Anyway, I’m publishing the photo of my writing space for what it’s worth. It’s in the southeast corner of my basement, which isn’t noteworthy except that I’m safe in case of a tornado. The doodle art on the wall I colored over a quarter century ago. The desk clock is surprisingly accurate, running on a battery at least a dozen years old. My dinosaur of a computer is at least that old too. It can’t connect to the internet and can’t run CDs. I have a newer computer upstairs that can go on-line and has gobs more memory. But there are too many distractions nearby for me to write there.

So here I’ve written stories, blogs, Xmas letters, eulogies, poems, a few short sports articles for the local newspaper, journals, my unfinished movie scripts, e-mails to friends and relatives, my resume, and whatever else I’ve had mind to write over the past ten plus years. I’ve also played about a thousand games of FreeCell.

Oh, about the beads. Those are new this year. I just didn’t have any place else to put them in the house. Most of those my wife and I collected at a Mardi Gras parade in Fairhope, Alabama where the local Knights hurled prizes from their floats to the hordes eagerly gathered there. Mardi Gras actually was celebrated in Alabama first before it became popular in New Orleans. Besides the beads, we managed to snag a plush lobster, a toy football, a Frisbee, and ten or so moon pies. We got pretty good at outleaping the kids. However, after my wife snagged a nifty ring of a half-dozen beads, some lady about our age walked up and grabbed them with one hand, while she took hold of my fuzzy lobster with the other hand. Wendy had to let go of her bead prize, though I wrested loose my little red lobster. Honestly, the greed of some people.

Wednesday, August 03, 2005

Eat My Shorts, Scalpers!

It's been said, "They're all good seats." I think PT Barnum said it first. Then after he sold the ticket for a seat behind the elephants, he coined the phrase, "There's a sucker born every minute."

As an average guy, I'm lucky to get better than average seats to concerts or sporting events. Blocks of tickets are reserved for corporate sponsors, premier club members, wealthy benefactors, scalpers--pretty much everyone else but me. By the time I'm on Ticketmaster's website, the best available is row RR in the upper level.

I took the family to an international soccer game at Soldier Field in Chicago last summer. We sat high in the third deck, so far from the field that some eagles roosting nearby couldn't figure out what we were looking at. Sure, we had a nice view of the boats out in Lake Michigan and could wave at passing planes, but so far as figuring out what was going on down on the field, forget it. Rumor after the game was that Manchester United tied Bayern Munich.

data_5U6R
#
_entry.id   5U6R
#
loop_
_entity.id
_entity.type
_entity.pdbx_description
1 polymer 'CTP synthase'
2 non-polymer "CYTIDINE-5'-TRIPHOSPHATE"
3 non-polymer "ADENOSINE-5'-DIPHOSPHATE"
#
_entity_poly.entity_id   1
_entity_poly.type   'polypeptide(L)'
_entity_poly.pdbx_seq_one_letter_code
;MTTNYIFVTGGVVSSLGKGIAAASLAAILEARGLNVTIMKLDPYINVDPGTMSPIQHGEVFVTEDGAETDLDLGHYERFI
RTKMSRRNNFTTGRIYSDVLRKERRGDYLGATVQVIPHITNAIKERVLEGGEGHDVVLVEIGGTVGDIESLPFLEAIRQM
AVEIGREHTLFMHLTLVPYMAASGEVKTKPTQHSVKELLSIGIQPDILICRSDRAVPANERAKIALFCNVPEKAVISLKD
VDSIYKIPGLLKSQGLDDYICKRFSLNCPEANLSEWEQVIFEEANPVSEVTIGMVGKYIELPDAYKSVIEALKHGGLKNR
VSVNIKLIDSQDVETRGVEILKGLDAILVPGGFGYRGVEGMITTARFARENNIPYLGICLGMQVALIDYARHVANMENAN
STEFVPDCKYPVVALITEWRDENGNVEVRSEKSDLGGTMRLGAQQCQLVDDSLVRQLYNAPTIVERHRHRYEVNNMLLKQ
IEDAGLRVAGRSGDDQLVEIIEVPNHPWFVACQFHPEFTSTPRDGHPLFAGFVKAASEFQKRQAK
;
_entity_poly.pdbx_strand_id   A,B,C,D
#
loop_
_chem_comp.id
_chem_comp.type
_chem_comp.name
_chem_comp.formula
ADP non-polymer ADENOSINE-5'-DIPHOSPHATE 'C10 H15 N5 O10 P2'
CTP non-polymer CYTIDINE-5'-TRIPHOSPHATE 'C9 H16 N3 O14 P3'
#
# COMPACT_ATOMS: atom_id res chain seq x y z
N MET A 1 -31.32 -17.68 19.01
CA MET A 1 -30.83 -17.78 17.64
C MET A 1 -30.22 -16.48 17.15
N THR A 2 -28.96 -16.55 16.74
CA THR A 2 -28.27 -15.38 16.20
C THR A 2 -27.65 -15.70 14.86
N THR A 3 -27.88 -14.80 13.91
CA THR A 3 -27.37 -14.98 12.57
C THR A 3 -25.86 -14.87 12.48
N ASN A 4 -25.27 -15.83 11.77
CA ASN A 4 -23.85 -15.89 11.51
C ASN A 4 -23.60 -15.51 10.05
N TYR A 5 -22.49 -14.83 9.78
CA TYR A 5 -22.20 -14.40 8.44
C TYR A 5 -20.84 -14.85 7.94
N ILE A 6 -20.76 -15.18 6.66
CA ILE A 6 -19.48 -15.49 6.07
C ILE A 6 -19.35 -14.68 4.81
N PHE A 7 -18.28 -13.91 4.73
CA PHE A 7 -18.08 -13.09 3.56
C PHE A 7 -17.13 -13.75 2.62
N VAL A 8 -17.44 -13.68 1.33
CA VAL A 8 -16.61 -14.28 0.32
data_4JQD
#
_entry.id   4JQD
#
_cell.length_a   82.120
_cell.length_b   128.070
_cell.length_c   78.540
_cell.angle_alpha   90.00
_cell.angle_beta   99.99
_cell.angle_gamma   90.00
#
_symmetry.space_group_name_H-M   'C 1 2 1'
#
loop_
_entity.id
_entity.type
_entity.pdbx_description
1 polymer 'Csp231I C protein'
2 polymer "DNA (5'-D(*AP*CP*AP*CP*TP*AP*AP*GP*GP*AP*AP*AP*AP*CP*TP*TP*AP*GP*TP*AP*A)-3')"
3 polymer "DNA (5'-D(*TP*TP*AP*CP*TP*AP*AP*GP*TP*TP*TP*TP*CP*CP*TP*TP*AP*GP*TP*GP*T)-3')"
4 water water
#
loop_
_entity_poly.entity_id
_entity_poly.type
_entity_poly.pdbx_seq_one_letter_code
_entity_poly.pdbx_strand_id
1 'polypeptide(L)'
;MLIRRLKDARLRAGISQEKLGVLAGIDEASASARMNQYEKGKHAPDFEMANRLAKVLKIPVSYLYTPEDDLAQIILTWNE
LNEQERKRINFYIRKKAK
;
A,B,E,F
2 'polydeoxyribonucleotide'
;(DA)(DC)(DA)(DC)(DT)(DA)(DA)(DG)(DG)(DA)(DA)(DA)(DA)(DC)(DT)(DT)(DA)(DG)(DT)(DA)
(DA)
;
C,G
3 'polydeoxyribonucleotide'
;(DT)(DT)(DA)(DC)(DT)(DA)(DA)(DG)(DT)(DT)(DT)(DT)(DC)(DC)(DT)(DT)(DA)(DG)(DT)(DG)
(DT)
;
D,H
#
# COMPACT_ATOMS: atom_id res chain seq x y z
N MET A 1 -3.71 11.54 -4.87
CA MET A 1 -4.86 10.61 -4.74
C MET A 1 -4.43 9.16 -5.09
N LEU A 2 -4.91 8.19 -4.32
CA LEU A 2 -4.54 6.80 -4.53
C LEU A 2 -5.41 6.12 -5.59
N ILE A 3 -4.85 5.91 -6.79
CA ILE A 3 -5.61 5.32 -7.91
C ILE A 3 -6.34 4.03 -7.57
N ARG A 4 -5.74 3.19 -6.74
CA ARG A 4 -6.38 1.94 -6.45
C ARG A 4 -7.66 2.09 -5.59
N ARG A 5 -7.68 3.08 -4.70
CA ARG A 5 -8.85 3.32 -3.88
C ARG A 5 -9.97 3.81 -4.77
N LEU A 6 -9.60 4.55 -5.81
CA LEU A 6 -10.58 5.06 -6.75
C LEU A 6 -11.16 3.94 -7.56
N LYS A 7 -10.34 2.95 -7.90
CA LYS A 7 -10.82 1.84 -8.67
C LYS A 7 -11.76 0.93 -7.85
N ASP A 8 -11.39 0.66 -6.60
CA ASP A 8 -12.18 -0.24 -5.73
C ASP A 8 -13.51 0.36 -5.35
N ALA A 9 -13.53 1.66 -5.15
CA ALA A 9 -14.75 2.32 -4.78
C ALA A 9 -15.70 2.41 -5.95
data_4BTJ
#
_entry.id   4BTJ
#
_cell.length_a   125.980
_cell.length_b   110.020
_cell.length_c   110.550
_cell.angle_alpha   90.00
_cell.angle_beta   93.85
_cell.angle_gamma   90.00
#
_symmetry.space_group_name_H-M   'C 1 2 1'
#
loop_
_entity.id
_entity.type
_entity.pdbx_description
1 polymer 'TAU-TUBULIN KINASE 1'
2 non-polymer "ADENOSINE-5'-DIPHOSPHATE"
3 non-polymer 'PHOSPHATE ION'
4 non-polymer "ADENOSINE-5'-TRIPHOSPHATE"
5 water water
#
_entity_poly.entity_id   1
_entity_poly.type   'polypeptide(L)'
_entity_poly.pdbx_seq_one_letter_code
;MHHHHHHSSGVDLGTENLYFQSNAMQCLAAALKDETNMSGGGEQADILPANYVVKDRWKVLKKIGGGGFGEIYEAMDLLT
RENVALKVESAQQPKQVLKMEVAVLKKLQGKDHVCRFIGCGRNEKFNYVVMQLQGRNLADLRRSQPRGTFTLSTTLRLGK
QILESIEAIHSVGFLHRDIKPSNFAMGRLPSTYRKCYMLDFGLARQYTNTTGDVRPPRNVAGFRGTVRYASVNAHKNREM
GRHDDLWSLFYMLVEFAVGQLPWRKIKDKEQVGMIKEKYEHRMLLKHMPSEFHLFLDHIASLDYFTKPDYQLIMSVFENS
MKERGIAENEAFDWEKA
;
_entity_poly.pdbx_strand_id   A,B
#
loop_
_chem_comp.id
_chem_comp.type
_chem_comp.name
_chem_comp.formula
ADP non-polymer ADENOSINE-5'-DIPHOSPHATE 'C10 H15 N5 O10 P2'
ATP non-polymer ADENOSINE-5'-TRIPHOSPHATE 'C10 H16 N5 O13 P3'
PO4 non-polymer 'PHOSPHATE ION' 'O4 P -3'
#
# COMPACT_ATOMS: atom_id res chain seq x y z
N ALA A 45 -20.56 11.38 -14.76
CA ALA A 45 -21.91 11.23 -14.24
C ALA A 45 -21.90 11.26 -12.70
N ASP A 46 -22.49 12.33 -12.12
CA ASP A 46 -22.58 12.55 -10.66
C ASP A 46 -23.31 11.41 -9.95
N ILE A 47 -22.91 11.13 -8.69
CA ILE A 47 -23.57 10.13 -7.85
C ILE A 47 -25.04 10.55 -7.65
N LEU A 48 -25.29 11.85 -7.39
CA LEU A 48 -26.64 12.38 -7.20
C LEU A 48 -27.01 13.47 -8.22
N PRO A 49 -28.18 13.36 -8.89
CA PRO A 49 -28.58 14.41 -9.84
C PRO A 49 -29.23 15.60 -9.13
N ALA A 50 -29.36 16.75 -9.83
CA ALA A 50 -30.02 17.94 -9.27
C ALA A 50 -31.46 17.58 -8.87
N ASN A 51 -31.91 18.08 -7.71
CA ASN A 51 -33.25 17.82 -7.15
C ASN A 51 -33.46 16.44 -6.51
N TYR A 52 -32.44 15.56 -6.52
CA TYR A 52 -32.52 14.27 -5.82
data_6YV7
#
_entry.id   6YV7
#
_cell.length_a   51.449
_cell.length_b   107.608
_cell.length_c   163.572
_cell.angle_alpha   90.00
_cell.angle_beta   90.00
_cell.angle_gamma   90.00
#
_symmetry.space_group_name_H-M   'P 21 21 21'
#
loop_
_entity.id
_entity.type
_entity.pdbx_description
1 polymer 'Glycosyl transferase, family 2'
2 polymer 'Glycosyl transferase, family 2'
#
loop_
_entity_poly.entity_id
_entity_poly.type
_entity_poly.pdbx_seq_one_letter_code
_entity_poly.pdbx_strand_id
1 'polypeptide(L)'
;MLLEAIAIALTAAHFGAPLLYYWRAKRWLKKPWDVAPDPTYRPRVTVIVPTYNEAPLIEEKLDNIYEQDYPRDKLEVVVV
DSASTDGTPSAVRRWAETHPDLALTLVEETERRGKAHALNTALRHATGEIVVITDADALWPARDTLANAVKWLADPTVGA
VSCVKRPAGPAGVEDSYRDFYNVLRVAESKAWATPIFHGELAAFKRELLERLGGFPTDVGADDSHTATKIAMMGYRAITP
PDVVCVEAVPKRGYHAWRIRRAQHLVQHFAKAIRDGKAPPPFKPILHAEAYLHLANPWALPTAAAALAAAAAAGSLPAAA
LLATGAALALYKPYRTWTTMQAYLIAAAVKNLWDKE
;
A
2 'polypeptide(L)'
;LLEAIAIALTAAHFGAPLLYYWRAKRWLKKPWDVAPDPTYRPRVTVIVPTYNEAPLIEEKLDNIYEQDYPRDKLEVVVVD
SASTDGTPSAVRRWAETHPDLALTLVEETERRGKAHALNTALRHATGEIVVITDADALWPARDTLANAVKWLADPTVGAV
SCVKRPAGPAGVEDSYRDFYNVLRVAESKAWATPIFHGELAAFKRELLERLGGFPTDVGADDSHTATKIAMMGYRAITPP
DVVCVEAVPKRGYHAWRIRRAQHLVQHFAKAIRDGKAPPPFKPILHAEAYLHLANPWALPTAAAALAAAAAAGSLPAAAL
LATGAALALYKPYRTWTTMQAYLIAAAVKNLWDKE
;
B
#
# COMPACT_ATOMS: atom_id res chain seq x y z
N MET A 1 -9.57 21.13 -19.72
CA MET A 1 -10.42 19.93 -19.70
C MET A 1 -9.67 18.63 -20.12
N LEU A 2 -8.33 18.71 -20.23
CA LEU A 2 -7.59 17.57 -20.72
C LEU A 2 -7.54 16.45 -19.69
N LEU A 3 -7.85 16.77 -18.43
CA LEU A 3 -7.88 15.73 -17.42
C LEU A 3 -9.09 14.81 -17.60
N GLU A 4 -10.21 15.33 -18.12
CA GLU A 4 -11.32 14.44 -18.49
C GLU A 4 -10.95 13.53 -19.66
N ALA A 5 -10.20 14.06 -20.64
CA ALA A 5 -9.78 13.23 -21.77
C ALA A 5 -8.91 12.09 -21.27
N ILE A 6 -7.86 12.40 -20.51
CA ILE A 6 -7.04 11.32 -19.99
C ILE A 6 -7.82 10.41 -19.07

I hoped for better fortune when I pre-ordered tickets to a Smothers Brothers gig a couple years ago. Our seats were listed in row "HC" which I couldn't find in the seating chart. Maybe a special box seat? No, it turns out they were tickets for handicapped folks, though we're not. You'd think as a generous gesture they would sit disabled folk front and center to give them a better view in case people stood up. Nope. We were given portable folding chairs near the exit in back of the theatre--better for us in case there was a fire, we were told. But certainly not the better view. It could have been Laurel and Hardy singing way down front and we wouldn't have known the difference.

So I'm hoping my luck is changing. I hopped aboard the internet and Ticketmaster earlier this year trying to score tickets to Paul McCartney. I wasn't going to 'settle' this time. Although I accessed the ticket site just as the public sale commenced, I was disheartened. Nothing in the lower deck and many ticket offerings in the upper deck carried "behind the stage" warnings. I tried again. And again. About to give up, I spied a notice that a second concert had been added the following night. Clicked on that and I was able to snatch up two tickets. It was Row R and behind the floor seating, but ON THE LOWER LEVEL! No nosebleeds this time, no sirree Bob.

Then my older son asked me to try to get tickets to a World Cup soccer qualifying match in Columbus, Ohio on Labor Day weekend.. I even had a special mailer with a pre-sale password. But I missed the pre-sale by a day and had to wait for the sale to the general public. This time, I took the first three seats offered as "best available" from Ticketmaster, rather than trying different price ranges. Good thing. The tickets sold out in 20 minutes. Later today, I saw scalpers' sites offering tickets to the same event at prices over three times what I paid. Oooooohyeahhhh.

Of course, we haven't been to either the McCartney concert nor the Soccer World Cup qualifier. Our seats may still be terrible. But for today anyway, I feel like I'm one up on the ticket scalpers.